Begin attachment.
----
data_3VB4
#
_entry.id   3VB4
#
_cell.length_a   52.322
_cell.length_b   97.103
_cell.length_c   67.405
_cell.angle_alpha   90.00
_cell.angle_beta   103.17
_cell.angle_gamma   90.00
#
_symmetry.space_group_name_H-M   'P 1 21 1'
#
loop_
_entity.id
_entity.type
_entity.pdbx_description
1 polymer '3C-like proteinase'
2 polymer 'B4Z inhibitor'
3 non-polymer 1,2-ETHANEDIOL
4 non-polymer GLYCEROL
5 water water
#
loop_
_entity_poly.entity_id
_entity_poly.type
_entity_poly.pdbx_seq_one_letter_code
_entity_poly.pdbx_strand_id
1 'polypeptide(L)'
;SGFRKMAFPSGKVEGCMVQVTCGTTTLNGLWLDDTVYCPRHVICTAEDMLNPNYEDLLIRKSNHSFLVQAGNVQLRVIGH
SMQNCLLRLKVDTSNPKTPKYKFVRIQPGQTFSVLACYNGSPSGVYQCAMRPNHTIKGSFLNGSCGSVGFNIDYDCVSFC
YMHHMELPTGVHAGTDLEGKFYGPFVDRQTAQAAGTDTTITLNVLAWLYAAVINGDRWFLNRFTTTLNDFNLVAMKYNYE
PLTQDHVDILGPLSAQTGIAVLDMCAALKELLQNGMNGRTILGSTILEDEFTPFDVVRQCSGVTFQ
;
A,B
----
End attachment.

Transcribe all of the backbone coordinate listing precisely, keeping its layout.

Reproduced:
data_3VB4
#
_entry.id   3VB4
#
_cell.length_a   52.322
_cell.length_b   97.103
_cell.length_c   67.405
_cell.angle_alpha   90.00
_cell.angle_beta   103.17
_cell.angle_gamma   90.00
#
_symmetry.space_group_name_H-M   'P 1 21 1'
#
loop_
_entity.id
_entity.type
_entity.pdbx_description
1 polymer '3C-like proteinase'
2 polymer 'B4Z inhibitor'
3 non-polymer 1,2-ETHANEDIOL
4 non-polymer GLYCEROL
5 water water
#
loop_
_entity_poly.entity_id
_entity_poly.type
_entity_poly.pdbx_seq_one_letter_code
_entity_poly.pdbx_strand_id
1 'polypeptide(L)'
;SGFRKMAFPSGKVEGCMVQVTCGTTTLNGLWLDDTVYCPRHVICTAEDMLNPNYEDLLIRKSNHSFLVQAGNVQLRVIGH
SMQNCLLRLKVDTSNPKTPKYKFVRIQPGQTFSVLACYNGSPSGVYQCAMRPNHTIKGSFLNGSCGSVGFNIDYDCVSFC
YMHHMELPTGVHAGTDLEGKFYGPFVDRQTAQAAGTDTTITLNVLAWLYAAVINGDRWFLNRFTTTLNDFNLVAMKYNYE
PLTQDHVDILGPLSAQTGIAVLDMCAALKELLQNGMNGRTILGSTILEDEFTPFDVVRQCSGVTFQ
;
A,B